That’s a long way short of the 7% per annum needed by CalPERS and other funds to just tread water in their currently UNDER-funded status.
The Pension Benefit Guaranty Corporation — the US Government agency established in 1974 to guarantee the pensions of failed corporate plans — made this sobering admission in its latest annual report…
‘The Corporation is in a difficult financial position today. The Single-Employer Program continues to see improvement; however, it still faces considerable risk. The Multiemployer Program faces a crisis that threatens the retirement security of millions of American workers, retirees, and their families. Without reforms, our Multiemployer Insurance Program — the backstop that is the last resort for retirees when a plan fails — is very likely to become insolvent in 2025, leaving participants and beneficiaries with significantly less than the level of benefits guaranteed by the PBGC. The alarm bells are ringing, and legislative changes are necessary.’
Difficult financial position. Insolvent in 2025.
How many current (not, future) participants are we talking about?
‘…the Corporation provides retirement security for about 1.5 million participants and beneficiaries in more than 4,900 plans that have failed since PBGC was established.’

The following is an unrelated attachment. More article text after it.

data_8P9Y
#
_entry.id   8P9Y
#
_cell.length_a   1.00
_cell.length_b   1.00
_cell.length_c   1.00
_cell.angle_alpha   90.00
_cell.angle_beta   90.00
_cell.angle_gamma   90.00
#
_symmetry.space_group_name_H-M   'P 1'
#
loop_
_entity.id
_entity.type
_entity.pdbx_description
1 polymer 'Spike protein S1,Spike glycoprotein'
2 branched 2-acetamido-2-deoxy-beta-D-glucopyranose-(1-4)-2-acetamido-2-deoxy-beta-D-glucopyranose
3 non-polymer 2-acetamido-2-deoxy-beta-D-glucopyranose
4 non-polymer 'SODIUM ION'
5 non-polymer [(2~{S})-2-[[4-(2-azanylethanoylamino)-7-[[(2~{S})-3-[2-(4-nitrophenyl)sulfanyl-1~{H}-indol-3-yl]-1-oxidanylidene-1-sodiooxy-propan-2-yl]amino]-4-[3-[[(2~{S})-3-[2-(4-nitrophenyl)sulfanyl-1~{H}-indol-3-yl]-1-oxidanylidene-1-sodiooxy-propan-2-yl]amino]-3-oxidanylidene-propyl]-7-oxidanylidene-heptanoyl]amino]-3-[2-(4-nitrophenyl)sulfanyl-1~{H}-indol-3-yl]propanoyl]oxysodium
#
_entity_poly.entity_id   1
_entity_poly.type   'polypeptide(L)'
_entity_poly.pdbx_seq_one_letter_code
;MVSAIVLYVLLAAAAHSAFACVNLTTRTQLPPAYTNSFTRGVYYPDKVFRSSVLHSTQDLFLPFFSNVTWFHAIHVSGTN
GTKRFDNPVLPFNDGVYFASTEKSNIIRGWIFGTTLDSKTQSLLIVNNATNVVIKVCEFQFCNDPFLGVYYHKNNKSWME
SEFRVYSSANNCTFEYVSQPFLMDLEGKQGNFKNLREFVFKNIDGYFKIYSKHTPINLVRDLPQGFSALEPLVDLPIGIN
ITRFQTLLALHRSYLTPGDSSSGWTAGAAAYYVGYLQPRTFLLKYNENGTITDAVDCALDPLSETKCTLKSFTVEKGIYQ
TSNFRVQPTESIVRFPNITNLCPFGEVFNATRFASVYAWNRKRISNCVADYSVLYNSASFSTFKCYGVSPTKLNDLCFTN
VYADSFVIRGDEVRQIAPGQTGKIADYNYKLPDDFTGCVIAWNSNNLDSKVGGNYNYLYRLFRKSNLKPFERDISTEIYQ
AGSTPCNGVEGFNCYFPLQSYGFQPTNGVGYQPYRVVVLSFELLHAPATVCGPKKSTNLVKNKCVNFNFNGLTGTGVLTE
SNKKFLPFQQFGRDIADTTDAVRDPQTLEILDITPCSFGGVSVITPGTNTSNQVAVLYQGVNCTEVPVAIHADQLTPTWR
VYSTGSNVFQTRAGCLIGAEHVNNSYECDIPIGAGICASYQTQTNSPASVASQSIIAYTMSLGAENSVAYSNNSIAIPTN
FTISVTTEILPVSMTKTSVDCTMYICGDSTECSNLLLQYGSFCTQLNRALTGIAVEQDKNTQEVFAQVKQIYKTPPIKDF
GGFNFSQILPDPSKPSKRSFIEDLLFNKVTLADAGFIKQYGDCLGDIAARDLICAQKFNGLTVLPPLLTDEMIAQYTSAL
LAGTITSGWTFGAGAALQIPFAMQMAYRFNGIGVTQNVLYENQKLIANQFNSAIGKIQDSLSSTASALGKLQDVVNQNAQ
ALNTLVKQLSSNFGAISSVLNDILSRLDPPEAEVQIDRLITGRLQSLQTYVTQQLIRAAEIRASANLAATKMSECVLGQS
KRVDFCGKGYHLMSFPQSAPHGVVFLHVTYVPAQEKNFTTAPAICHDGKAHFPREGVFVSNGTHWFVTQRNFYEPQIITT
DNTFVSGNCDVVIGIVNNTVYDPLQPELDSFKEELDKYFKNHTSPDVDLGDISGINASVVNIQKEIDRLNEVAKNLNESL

That’s a lot of households.
Please remember all these funds are struggling AFTER benefiting from the longest bull market in history.
When bull turns to bear, these funds are going to be faced with a serious reality.
What’s happening in Queensland is part of a global story…one where hope is triumphing over reality.
Hopes for an 8% return, in an environment where government bonds are paying less than 2%, will be dashed.
Hopes for pension promises to be fully honoured, will prove to be misplaced.
The deflationary impact of shrinking retirement incomes — lower pension payments and lower dividend payments — will mean hopes for tax revenues do not eventuate.
The reality is this cycle (like all previous cycles) will rotate from up to down.
When it does, the chronic underfunding in defined benefit plans will create doubt over the payment of these promises.
And if people are a little suss about receiving their promised pensions…they’ll rein in their spending.
Defined Benefits Plans will become mockingly referred to as ‘Deflation Breeding Plans’.